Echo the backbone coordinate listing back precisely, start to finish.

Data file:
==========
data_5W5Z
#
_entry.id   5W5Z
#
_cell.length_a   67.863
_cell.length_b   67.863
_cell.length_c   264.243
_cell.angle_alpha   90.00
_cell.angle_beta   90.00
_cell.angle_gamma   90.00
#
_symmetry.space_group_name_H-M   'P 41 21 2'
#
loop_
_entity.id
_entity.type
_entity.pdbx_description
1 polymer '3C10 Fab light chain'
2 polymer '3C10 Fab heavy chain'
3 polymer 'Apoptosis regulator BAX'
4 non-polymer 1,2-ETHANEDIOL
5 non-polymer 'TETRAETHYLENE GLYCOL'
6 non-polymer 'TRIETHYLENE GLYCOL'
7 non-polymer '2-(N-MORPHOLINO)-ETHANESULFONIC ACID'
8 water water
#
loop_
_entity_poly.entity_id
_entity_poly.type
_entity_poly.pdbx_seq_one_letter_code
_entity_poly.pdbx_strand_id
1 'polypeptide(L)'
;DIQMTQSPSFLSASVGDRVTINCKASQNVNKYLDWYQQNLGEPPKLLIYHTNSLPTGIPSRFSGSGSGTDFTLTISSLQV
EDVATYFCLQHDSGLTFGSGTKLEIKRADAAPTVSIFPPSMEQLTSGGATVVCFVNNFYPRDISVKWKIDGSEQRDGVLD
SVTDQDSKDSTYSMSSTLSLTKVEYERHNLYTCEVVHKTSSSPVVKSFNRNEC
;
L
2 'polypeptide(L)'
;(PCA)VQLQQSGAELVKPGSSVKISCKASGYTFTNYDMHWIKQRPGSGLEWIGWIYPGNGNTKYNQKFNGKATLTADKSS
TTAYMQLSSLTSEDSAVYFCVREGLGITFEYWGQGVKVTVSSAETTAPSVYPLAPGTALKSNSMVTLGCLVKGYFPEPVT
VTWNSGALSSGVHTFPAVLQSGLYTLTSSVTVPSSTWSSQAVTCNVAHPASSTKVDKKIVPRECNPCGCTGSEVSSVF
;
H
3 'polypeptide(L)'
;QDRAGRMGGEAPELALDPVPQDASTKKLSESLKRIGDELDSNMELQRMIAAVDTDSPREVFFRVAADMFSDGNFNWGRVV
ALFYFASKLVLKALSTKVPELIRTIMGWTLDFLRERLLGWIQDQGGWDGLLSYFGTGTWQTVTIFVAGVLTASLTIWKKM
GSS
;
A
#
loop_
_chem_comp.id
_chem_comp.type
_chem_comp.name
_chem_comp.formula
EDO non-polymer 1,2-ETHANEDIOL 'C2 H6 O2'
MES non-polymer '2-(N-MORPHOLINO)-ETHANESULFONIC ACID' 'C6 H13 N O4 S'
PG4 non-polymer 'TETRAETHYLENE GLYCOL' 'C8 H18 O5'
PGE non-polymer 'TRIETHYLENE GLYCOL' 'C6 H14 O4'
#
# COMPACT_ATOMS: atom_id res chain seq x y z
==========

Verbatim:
data_5W5Z
#
_entry.id   5W5Z
#
_cell.length_a   67.863
_cell.length_b   67.863
_cell.length_c   264.243
_cell.angle_alpha   90.00
_cell.angle_beta   90.00
_cell.angle_gamma   90.00
#
_symmetry.space_group_name_H-M   'P 41 21 2'
#
loop_
_entity.id
_entity.type
_entity.pdbx_description
1 polymer '3C10 Fab light chain'
2 polymer '3C10 Fab heavy chain'
3 polymer 'Apoptosis regulator BAX'
4 non-polymer 1,2-ETHANEDIOL
5 non-polymer 'TETRAETHYLENE GLYCOL'
6 non-polymer 'TRIETHYLENE GLYCOL'
7 non-polymer '2-(N-MORPHOLINO)-ETHANESULFONIC ACID'
8 water water
#
loop_
_entity_poly.entity_id
_entity_poly.type
_entity_poly.pdbx_seq_one_letter_code
_entity_poly.pdbx_strand_id
1 'polypeptide(L)'
;DIQMTQSPSFLSASVGDRVTINCKASQNVNKYLDWYQQNLGEPPKLLIYHTNSLPTGIPSRFSGSGSGTDFTLTISSLQV
EDVATYFCLQHDSGLTFGSGTKLEIKRADAAPTVSIFPPSMEQLTSGGATVVCFVNNFYPRDISVKWKIDGSEQRDGVLD
SVTDQDSKDSTYSMSSTLSLTKVEYERHNLYTCEVVHKTSSSPVVKSFNRNEC
;
L
2 'polypeptide(L)'
;(PCA)VQLQQSGAELVKPGSSVKISCKASGYTFTNYDMHWIKQRPGSGLEWIGWIYPGNGNTKYNQKFNGKATLTADKSS
TTAYMQLSSLTSEDSAVYFCVREGLGITFEYWGQGVKVTVSSAETTAPSVYPLAPGTALKSNSMVTLGCLVKGYFPEPVT
VTWNSGALSSGVHTFPAVLQSGLYTLTSSVTVPSSTWSSQAVTCNVAHPASSTKVDKKIVPRECNPCGCTGSEVSSVF
;
H
3 'polypeptide(L)'
;QDRAGRMGGEAPELALDPVPQDASTKKLSESLKRIGDELDSNMELQRMIAAVDTDSPREVFFRVAADMFSDGNFNWGRVV
ALFYFASKLVLKALSTKVPELIRTIMGWTLDFLRERLLGWIQDQGGWDGLLSYFGTGTWQTVTIFVAGVLTASLTIWKKM
GSS
;
A
#
loop_
_chem_comp.id
_chem_comp.type
_chem_comp.name
_chem_comp.formula
EDO non-polymer 1,2-ETHANEDIOL 'C2 H6 O2'
MES non-polymer '2-(N-MORPHOLINO)-ETHANESULFONIC ACID' 'C6 H13 N O4 S'
PG4 non-polymer 'TETRAETHYLENE GLYCOL' 'C8 H18 O5'
PGE non-polymer 'TRIETHYLENE GLYCOL' 'C6 H14 O4'
#
# COMPACT_ATOMS: atom_id res chain seq x y z